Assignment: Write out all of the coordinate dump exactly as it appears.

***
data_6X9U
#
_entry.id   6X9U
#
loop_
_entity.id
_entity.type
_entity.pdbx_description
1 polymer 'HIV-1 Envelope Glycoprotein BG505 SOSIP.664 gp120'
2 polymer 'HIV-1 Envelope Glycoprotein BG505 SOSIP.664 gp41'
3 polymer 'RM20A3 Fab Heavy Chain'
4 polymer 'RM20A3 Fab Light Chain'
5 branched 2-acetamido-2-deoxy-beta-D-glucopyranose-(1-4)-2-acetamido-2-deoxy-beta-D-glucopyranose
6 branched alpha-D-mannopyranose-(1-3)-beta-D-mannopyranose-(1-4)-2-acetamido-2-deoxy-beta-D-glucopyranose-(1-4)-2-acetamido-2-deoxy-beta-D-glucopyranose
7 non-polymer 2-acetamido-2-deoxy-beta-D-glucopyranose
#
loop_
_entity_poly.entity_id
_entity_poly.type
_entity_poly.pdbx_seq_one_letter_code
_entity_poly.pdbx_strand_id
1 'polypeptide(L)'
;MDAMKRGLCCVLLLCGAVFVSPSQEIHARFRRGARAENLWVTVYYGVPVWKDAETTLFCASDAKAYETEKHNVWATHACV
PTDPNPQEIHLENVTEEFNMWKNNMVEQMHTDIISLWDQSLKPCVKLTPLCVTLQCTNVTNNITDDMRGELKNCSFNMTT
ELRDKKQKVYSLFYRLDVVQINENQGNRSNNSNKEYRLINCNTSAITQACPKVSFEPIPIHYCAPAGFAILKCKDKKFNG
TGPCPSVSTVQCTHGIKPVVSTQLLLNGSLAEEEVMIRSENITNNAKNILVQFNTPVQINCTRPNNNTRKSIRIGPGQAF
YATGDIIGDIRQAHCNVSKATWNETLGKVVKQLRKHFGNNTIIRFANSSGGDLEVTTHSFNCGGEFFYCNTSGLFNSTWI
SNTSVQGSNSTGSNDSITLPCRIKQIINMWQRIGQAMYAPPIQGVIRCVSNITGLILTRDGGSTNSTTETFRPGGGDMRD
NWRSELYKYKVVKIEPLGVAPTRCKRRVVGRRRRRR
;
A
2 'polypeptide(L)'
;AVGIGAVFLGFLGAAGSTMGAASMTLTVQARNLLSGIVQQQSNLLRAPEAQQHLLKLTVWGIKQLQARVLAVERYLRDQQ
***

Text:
data_6X9U
#
_entry.id   6X9U
#
loop_
_entity.id
_entity.type
_entity.pdbx_description
1 polymer 'HIV-1 Envelope Glycoprotein BG505 SOSIP.664 gp120'
2 polymer 'HIV-1 Envelope Glycoprotein BG505 SOSIP.664 gp41'
3 polymer 'RM20A3 Fab Heavy Chain'
4 polymer 'RM20A3 Fab Light Chain'
5 branched 2-acetamido-2-deoxy-beta-D-glucopyranose-(1-4)-2-acetamido-2-deoxy-beta-D-glucopyranose
6 branched alpha-D-mannopyranose-(1-3)-beta-D-mannopyranose-(1-4)-2-acetamido-2-deoxy-beta-D-glucopyranose-(1-4)-2-acetamido-2-deoxy-beta-D-glucopyranose
7 non-polymer 2-acetamido-2-deoxy-beta-D-glucopyranose
#
loop_
_entity_poly.entity_id
_entity_poly.type
_entity_poly.pdbx_seq_one_letter_code
_entity_poly.pdbx_strand_id
1 'polypeptide(L)'
;MDAMKRGLCCVLLLCGAVFVSPSQEIHARFRRGARAENLWVTVYYGVPVWKDAETTLFCASDAKAYETEKHNVWATHACV
PTDPNPQEIHLENVTEEFNMWKNNMVEQMHTDIISLWDQSLKPCVKLTPLCVTLQCTNVTNNITDDMRGELKNCSFNMTT
ELRDKKQKVYSLFYRLDVVQINENQGNRSNNSNKEYRLINCNTSAITQACPKVSFEPIPIHYCAPAGFAILKCKDKKFNG
TGPCPSVSTVQCTHGIKPVVSTQLLLNGSLAEEEVMIRSENITNNAKNILVQFNTPVQINCTRPNNNTRKSIRIGPGQAF
YATGDIIGDIRQAHCNVSKATWNETLGKVVKQLRKHFGNNTIIRFANSSGGDLEVTTHSFNCGGEFFYCNTSGLFNSTWI
SNTSVQGSNSTGSNDSITLPCRIKQIINMWQRIGQAMYAPPIQGVIRCVSNITGLILTRDGGSTNSTTETFRPGGGDMRD
NWRSELYKYKVVKIEPLGVAPTRCKRRVVGRRRRRR
;
A
2 'polypeptide(L)'
;AVGIGAVFLGFLGAAGSTMGAASMTLTVQARNLLSGIVQQQSNLLRAPEAQQHLLKLTVWGIKQLQARVLAVERYLRDQQ